In light of the Canadian decisions, Servier argued that, as a matter of public policy, Apotex should not be allowed to recover damages for being denied the right to sell a product in the UK that would have infringed a valid Canadian patent. This is an application of the illegality defence also known by the Latin maxim ex turpi causa non oritur actio ( "ex turpi causa rule").
Apotex disputed Servier's contention on three grounds. First, Apotex argued that the ex turpi causa rule only applies where the impugned act is either a criminal offence or involves moral turpitude amounting to dishonesty, and that infringement of the Canadian patent is neither. Secondly, Apotex argued that the ex turpi causa rule is only engaged where the claimant's claim relies to a substantial extent on the illegal or immoral act, and that Apotex did not do so on the inquiry. Thirdly, Apotex contended that Servier was barred from invoking the ex turpi causa rule as it had given an unqualified cross-undertaking in damages which, in Apotex's view, amounted to approbating and reprobating.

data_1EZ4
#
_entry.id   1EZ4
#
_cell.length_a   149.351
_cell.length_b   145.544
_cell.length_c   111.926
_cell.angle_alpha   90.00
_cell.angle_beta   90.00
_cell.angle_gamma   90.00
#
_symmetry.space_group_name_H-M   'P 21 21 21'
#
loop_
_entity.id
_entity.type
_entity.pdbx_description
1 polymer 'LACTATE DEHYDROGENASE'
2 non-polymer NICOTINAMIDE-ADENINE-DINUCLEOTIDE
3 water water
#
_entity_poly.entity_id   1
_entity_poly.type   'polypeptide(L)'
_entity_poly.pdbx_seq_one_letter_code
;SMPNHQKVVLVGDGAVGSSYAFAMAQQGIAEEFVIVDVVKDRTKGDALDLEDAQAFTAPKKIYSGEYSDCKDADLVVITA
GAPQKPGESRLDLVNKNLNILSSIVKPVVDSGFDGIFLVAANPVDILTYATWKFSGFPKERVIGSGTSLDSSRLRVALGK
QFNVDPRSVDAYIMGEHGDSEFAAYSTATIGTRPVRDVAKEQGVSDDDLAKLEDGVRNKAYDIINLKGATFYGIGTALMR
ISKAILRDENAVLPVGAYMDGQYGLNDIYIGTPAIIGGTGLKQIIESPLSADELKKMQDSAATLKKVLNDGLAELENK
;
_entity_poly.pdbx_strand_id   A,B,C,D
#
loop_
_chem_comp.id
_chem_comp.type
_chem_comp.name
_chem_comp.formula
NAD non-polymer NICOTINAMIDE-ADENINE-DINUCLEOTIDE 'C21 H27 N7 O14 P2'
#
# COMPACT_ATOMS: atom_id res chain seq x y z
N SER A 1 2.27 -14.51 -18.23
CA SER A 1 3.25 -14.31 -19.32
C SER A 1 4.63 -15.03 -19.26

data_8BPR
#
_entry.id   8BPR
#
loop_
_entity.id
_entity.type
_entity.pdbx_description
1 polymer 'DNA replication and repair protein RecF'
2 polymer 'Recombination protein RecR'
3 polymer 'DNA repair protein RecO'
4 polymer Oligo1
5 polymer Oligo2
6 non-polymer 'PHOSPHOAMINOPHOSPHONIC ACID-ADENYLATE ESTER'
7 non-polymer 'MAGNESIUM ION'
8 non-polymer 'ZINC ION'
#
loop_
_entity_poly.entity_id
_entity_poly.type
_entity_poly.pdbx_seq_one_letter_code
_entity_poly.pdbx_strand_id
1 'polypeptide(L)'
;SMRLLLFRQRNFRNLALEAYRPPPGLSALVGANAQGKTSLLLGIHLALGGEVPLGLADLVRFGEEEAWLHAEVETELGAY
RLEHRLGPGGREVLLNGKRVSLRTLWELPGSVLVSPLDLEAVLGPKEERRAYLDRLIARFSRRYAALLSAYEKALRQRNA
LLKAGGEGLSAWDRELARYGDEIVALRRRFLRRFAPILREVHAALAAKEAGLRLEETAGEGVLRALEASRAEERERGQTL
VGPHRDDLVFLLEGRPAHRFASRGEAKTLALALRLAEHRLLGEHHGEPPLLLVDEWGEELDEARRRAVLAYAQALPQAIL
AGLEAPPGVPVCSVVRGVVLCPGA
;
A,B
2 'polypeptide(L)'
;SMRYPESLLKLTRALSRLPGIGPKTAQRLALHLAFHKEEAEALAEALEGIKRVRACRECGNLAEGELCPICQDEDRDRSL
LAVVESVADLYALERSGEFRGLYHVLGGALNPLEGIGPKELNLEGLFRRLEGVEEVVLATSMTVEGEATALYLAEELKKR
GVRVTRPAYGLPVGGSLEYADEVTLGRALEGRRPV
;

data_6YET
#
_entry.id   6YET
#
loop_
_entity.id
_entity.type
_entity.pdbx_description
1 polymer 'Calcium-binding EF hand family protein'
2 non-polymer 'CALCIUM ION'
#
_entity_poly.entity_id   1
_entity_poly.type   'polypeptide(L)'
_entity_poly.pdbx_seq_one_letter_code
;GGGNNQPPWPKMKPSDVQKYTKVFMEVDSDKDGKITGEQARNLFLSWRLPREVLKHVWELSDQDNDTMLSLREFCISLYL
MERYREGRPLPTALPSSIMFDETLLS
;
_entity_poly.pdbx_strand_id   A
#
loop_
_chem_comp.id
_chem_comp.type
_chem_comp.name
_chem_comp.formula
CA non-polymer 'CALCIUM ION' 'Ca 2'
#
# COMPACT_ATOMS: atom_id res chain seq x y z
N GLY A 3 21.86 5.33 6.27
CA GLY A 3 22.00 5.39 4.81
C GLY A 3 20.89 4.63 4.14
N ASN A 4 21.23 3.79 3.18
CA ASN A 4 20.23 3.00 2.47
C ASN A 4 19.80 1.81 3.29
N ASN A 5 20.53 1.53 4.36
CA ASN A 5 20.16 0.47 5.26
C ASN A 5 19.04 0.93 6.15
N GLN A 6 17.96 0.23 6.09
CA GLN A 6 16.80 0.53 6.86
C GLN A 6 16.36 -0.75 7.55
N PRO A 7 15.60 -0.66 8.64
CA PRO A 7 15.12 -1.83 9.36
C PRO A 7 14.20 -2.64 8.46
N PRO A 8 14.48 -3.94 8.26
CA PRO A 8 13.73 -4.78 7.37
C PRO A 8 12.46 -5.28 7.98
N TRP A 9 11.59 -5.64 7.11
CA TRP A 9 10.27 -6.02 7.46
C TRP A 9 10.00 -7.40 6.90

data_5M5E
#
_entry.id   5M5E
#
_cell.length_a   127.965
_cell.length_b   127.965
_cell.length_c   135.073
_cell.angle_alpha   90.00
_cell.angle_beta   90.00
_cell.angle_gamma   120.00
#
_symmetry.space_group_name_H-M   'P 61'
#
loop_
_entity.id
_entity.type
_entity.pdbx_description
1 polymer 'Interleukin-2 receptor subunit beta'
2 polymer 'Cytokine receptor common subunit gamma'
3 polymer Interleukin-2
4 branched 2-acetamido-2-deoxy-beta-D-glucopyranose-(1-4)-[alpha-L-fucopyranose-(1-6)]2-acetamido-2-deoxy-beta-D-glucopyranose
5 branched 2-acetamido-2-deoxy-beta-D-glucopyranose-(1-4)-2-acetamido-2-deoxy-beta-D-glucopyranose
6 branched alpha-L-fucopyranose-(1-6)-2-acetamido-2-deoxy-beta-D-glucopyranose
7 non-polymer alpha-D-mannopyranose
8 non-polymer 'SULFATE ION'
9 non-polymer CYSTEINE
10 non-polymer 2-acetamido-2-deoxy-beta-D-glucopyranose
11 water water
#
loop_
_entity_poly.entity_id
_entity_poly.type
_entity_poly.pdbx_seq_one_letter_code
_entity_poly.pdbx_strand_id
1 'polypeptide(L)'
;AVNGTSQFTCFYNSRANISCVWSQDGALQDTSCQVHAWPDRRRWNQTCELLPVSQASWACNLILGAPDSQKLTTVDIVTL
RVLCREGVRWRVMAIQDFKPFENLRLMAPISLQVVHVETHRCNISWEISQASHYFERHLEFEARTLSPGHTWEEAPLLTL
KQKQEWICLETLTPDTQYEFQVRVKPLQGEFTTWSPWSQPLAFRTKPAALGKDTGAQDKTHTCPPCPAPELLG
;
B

Following an exhaustive review of the jurisprudence on ex turpi causa, including reference to the Supreme Court of Canada's decision in Hall v Hebert, the Court was not convinced that the jurisprudence on the ex turpi causa rule went so far as to suggest that dishonesty on the part of the claimant was required in order for the rule to be engaged. The Court determined that application of the rule will be fact dependent. However, it identified some factors that may be considered including the claimant's state of knowledge at the time of committing the act in question and whether the unlawfulness is sufficiently serious. If the claimant knew the material facts, and particularly if he committed the act in question intentionally, then the rule is likely to apply.